Employers, business owners and organisations have a duty to assess and manage risks to your safety in the workplace and on their premises. The government has issued guidance for employers and businesses on coronavirus. This includes guidance on how to make adjustments to help you maintain social distancing.
If you have concerns about your health and safety at work, you can raise them with:
- your workplace union
- the Health and Safety Executive or your local authority
You may wish to show your employer the SarcoidosisUK Informacija darbdavių informaciniam lapeliui.
What is a support bubble?
If you live alone or you’re a single parent who lives alone with your children, you can meet with 1 other household without staying 2 metres away from them.
Will I have to shield again?
In the future, the government will only reintroduce formal shielding advice in the very worst affected local areas and for a limited period of time. The government will write to you to inform you if you are advised to shield. You do not need to follow formal shielding advice again unless you receive a new shielding notification advising you to do so.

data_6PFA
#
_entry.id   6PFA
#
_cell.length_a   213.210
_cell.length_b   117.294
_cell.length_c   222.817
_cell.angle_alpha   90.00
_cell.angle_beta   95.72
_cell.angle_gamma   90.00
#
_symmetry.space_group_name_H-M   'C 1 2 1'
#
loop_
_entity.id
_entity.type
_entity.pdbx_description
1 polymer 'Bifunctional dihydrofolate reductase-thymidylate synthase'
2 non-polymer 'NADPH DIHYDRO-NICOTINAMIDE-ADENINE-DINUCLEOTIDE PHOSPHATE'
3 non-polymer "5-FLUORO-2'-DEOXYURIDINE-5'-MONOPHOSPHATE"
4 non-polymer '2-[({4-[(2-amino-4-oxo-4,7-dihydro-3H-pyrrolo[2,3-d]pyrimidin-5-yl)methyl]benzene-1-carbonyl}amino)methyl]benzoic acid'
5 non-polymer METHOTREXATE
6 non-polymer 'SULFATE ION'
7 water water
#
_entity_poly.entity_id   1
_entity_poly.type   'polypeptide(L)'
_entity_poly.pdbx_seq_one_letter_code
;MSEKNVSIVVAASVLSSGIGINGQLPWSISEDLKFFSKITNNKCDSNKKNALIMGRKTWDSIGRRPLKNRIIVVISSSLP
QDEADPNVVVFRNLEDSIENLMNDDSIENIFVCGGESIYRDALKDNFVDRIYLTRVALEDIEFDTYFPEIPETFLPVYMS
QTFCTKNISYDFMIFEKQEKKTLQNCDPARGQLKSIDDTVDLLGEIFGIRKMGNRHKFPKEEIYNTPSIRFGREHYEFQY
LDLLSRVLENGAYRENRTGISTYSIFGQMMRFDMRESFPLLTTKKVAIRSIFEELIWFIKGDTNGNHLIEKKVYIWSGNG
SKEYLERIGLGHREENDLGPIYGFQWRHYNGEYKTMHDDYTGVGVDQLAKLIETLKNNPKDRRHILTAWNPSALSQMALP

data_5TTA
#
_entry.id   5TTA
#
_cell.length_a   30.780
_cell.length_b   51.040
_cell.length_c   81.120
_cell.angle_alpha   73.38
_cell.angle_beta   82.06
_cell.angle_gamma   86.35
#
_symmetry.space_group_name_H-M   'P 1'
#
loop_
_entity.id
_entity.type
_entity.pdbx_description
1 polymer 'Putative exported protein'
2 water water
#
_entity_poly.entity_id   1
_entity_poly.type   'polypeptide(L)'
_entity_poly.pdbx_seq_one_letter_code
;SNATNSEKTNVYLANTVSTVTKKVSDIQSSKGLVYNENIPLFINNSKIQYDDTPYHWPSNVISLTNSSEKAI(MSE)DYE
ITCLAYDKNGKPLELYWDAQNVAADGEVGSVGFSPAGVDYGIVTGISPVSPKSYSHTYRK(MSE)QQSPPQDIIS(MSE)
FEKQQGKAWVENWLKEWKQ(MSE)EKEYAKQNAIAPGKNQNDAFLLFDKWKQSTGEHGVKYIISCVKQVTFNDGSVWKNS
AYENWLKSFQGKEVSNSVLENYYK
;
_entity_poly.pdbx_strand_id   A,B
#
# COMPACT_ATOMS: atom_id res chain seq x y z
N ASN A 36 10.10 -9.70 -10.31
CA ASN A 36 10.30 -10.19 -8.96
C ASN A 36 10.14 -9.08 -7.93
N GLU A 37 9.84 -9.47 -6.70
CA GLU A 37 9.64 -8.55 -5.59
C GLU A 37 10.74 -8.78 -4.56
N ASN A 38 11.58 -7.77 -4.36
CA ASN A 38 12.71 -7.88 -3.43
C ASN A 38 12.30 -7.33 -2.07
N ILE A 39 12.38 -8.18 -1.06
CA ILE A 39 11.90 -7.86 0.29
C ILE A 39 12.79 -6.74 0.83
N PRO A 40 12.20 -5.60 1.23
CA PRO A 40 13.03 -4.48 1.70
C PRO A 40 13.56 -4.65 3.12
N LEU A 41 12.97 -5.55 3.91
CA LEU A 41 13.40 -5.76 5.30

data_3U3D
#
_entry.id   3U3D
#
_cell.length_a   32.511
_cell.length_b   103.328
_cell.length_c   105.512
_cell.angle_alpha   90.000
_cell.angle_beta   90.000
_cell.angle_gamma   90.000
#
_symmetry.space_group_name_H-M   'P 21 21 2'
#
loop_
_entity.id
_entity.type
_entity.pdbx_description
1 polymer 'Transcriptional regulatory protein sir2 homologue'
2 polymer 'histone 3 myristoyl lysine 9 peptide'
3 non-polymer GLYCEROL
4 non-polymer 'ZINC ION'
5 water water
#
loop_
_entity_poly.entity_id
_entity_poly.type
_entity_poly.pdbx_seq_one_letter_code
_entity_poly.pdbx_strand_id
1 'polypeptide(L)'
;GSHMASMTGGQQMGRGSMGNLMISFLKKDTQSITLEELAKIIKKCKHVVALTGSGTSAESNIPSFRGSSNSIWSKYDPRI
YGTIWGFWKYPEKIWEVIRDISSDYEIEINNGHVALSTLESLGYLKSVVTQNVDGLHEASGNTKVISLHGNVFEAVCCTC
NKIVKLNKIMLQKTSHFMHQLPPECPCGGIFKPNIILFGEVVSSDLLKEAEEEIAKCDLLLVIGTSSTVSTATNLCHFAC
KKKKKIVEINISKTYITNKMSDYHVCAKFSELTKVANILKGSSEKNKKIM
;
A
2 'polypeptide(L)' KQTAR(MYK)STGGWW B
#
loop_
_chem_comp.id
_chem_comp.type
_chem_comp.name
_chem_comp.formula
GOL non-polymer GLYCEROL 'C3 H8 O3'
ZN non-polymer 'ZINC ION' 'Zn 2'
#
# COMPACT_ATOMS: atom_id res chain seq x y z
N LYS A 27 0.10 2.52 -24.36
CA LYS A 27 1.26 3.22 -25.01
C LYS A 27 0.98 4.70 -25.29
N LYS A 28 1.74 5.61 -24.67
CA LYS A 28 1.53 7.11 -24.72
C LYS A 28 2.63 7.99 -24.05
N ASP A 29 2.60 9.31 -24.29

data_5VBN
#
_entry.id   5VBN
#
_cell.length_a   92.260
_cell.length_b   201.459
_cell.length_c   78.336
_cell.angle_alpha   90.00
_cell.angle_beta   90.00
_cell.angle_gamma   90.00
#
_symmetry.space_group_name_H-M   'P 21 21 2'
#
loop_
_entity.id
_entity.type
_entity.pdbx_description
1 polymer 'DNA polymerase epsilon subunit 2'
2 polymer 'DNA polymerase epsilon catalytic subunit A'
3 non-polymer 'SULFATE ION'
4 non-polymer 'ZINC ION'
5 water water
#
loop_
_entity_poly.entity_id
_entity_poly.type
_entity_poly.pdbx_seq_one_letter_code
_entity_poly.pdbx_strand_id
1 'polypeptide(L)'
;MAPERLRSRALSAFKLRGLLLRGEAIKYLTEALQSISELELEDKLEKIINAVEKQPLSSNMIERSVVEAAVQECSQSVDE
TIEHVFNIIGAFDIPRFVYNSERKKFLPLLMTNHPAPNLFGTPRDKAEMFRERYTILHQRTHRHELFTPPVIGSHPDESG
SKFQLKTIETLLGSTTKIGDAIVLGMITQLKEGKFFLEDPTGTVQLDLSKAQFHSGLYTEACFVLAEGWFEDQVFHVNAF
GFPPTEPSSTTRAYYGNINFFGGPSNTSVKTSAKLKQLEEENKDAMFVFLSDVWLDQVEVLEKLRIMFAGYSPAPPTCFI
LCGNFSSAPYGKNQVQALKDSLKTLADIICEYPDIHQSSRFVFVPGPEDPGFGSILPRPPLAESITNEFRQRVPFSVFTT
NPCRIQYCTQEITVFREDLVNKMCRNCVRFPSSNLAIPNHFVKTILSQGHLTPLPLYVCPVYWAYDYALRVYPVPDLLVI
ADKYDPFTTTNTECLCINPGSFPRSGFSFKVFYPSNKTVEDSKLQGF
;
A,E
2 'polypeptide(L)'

Section 2: Medication
What is immunosuppressive medication?
Immunosuppressive drugs are a class of drugs that suppress, or reduce, the strength of the body’s immune system. Some immunosuppressive drugs are used to treat autoimmune disorders such as sarcoidosis. This helps to reduce the impact of the symptoms of sarcoidosis.
Immunosuppressant medication includes prednisolone and the following treatments:
Conventional immunosuppressant medications such as: azathioprine, leflunomide, methotrexate, mycophenolate (mycophenolate mofetil or mycophenolic acid), ciclosporin,cyclophosphamide, tacrolimus, sirolimus.
Biologic and targeted synthetic medications include: rituximab (within the last 12 months); or anti-TNF drugs (etanercept, adalimumab, infliximab, golimumab, certolizumab); tocilizumab; abatacept; belimumab; anakinra; secukinumab; Ixekizumab; ustekinumab; sarilumumab; canakinumab, apremilast, baracitinib, tofacitinib, or any biologic biosimilars.